You are on page 1of 1

INDEPENDENT ENERGY

A Backwoods Home Anthology

Heres the best way to split gnarly firewood


By Jim Deaton erfection in splitting troublesome firewood is not accomplished with a splitting maul and wedge or with a gasoline-powered mechanical wood-splitter, but with a chain saw. Some of us have spent hours and sometimes days splitting troublesome rounds of firewood with countless swings of a maul to hit a wedge that either jumps from the wood and tries to hide from us on the ground, or gets so buried in a crack that it takes us several minutes to remove (and sometimes several oaths). Others have spent the money to buy a gasolinepowered mechanical wood-splitter or borrowed their neighbors and had to pay for something that never broke before. A chain saw can do the job not only cheaper and faster but better. Better because you have uniform slabs of wood to build the ends of your firewood stacks. The first step is to lay rounds of wood side by side (Fig. 1), with the long sides touching, on a level wooden surface (which protects the chain from cutting into the ground or other

Figure 2. Making little slabs out of big rounds. If a round needs more than one cut, make the side cuts first.

unfriendly material). Any wooden surface will work, either boards, waferwood, or plywood. If the wooden surface is elevated, so much the better. I started by laying plywood on the ground and rounds on top of that, but later elevated my plywood platform to reduce stooping. A wooden platform on top of a pair of sawhorses will eliminate stooping. The next step is to place something heavylike other rounds of wood placed crosswise at both ends of the row of rounds, like bookendsnot only to keep the end rounds from rolling off the platform, but to keep enough pressure in the row so rounds do not roll or turn during the cutting. Using this method, youre not really splitting the wood: youre ripping it. Ripping woodthat is, cutting with the grain in the horizontal positionis faster than cutting across the grain. In addition to being faster, it creates a useful by-product: shavings that can be used to mulch around bushes, to construct a meandering trail through a rose garden, or to attractively line a rose garden. Before you start ripping with your chain saw, your main caution is to make sure the bottom tooth of the bark-dog is stabbed into the end of the round before the moving chain touches the side of the round (Fig. 3). If you dont do this, small, light rounds can be pulled rapidly into the end of your saw; while large, immovable rounds can cause your saw to be pulled quite rapidly into the end of the round. This is not particularly dangerous, but it can be alarming if you are not prepared for it to happen. If a round of wood only requires a cut down the centerthrough the heartwoodto have two manageable pieces, no problem. But if a round of wood is fair size, as in Figure 2, and will require several cuts to make slabs of wood from two to four inches thick, it is best to make cuts on both sides of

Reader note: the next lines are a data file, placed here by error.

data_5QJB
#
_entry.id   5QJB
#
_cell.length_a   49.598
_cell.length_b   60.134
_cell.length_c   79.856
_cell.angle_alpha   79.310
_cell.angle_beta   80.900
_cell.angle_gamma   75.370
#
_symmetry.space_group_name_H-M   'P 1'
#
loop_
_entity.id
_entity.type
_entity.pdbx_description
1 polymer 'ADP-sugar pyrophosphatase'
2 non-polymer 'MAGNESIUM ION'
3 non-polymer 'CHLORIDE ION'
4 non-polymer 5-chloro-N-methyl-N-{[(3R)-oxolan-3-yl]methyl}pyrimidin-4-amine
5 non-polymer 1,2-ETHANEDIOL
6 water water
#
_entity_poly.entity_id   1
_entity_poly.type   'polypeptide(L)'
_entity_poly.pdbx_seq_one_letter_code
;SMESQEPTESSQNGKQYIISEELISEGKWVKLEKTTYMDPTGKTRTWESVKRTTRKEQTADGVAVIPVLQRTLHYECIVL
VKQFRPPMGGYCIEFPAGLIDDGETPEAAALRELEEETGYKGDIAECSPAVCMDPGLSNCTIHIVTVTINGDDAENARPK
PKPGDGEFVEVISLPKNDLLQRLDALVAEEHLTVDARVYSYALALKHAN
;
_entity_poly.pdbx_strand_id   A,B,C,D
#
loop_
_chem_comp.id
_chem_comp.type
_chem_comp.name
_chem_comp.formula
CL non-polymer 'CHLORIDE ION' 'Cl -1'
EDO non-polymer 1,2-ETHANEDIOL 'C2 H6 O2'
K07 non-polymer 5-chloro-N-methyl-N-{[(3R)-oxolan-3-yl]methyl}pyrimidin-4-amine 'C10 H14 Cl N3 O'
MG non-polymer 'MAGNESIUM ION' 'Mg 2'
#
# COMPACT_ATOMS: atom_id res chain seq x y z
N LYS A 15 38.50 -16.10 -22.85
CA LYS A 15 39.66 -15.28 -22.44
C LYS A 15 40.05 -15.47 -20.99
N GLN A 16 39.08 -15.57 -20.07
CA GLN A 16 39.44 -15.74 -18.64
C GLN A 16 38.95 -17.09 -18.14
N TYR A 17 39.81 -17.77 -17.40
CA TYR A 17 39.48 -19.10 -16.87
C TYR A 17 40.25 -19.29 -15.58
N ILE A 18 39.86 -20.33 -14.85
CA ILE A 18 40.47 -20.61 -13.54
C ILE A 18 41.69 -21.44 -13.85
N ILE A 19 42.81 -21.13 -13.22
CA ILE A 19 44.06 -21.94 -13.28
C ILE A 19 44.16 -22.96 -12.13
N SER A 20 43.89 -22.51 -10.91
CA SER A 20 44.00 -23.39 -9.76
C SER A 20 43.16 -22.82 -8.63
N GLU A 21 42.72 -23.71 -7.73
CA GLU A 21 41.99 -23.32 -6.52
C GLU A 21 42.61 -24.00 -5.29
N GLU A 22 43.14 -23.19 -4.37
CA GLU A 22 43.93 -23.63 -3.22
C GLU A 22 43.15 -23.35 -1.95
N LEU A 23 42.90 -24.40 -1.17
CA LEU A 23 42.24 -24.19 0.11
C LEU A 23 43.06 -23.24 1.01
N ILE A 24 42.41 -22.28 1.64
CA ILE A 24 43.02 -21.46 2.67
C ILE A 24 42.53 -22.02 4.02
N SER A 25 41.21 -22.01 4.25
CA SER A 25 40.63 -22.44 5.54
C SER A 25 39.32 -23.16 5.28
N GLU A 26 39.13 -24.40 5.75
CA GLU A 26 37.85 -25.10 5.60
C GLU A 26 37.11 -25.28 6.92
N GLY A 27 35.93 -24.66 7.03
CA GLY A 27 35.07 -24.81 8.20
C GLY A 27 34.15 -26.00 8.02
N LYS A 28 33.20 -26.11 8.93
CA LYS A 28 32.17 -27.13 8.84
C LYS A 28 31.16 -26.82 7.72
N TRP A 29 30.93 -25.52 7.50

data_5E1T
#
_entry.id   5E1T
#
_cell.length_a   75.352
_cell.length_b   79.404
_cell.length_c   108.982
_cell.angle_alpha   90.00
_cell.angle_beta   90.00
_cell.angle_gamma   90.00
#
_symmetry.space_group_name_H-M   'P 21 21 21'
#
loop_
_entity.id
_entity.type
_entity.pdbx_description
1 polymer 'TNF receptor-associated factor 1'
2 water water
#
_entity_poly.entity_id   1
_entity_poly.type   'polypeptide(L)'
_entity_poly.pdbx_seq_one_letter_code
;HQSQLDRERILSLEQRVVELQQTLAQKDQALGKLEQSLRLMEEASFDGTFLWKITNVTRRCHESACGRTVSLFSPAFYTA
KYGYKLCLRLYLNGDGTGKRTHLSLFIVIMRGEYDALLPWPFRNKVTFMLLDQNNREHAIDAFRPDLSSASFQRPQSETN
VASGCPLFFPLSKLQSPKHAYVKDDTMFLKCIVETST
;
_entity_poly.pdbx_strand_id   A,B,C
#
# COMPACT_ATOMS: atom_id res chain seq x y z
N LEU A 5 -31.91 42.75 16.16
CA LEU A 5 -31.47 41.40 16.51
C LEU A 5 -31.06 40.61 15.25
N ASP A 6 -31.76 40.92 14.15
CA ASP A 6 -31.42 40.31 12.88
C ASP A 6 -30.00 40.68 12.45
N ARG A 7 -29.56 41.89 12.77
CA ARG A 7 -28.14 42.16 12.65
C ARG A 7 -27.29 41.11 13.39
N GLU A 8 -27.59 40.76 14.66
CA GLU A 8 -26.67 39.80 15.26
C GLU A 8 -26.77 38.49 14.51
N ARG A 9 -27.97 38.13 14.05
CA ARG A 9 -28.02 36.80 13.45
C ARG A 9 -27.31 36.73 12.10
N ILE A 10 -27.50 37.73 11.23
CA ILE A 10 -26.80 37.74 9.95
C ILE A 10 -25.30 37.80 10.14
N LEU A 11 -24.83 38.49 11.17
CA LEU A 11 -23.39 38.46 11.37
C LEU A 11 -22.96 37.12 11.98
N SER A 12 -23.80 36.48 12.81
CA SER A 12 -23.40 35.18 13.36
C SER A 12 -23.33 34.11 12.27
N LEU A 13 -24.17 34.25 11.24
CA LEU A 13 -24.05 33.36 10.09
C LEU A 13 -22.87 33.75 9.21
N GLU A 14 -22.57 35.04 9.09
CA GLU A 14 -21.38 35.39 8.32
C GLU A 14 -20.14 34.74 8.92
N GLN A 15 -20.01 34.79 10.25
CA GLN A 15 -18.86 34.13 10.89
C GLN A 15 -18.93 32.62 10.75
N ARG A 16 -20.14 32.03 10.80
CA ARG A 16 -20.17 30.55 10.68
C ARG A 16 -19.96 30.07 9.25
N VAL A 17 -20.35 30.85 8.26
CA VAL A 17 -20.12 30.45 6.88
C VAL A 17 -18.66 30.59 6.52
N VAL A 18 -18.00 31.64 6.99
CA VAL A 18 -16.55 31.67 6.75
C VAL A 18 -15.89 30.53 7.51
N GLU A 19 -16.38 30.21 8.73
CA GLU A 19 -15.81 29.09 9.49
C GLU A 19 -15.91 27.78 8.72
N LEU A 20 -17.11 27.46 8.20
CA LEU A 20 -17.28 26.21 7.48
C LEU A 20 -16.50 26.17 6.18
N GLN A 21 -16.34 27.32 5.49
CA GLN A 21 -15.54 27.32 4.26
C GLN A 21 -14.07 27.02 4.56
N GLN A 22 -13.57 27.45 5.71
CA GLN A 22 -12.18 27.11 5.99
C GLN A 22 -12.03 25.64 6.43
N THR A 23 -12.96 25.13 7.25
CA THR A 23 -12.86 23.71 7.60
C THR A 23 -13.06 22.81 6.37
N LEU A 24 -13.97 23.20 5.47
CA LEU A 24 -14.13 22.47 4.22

Figure 1. Lay the rounds side-by-side on a wooden cutting surface, with heavy blocks on the ends. the round first. Otherwise, one side will be lopsided, and lopsided things tend to turn, always when you dont want them to. After the cuts are made and the slabs are looking like freshly-cut pieces of thick bread, the slabs can be laid flat on your platform to be cut into smaller pieces that will resemble rough-cut boards. Usually, additional splitting is not needed, because slabs will fit in most stoves. Besides, wide slabs work well for building vertical ends on your wood pile. Wide slabs can be split later with a splitting maul. A wedge is not needed, because a chop with a splitting maul or heavy axe in the heart of a two- to four-inch thick slab, or along the annual growth rings, will split it without too much effort, to reduce it to a chunk of wood just right for your stove.

Figure 3. Make sure the saws barkdog is touching the round before the moving chain touches the wood.

The Eighth Year

47

Related Interests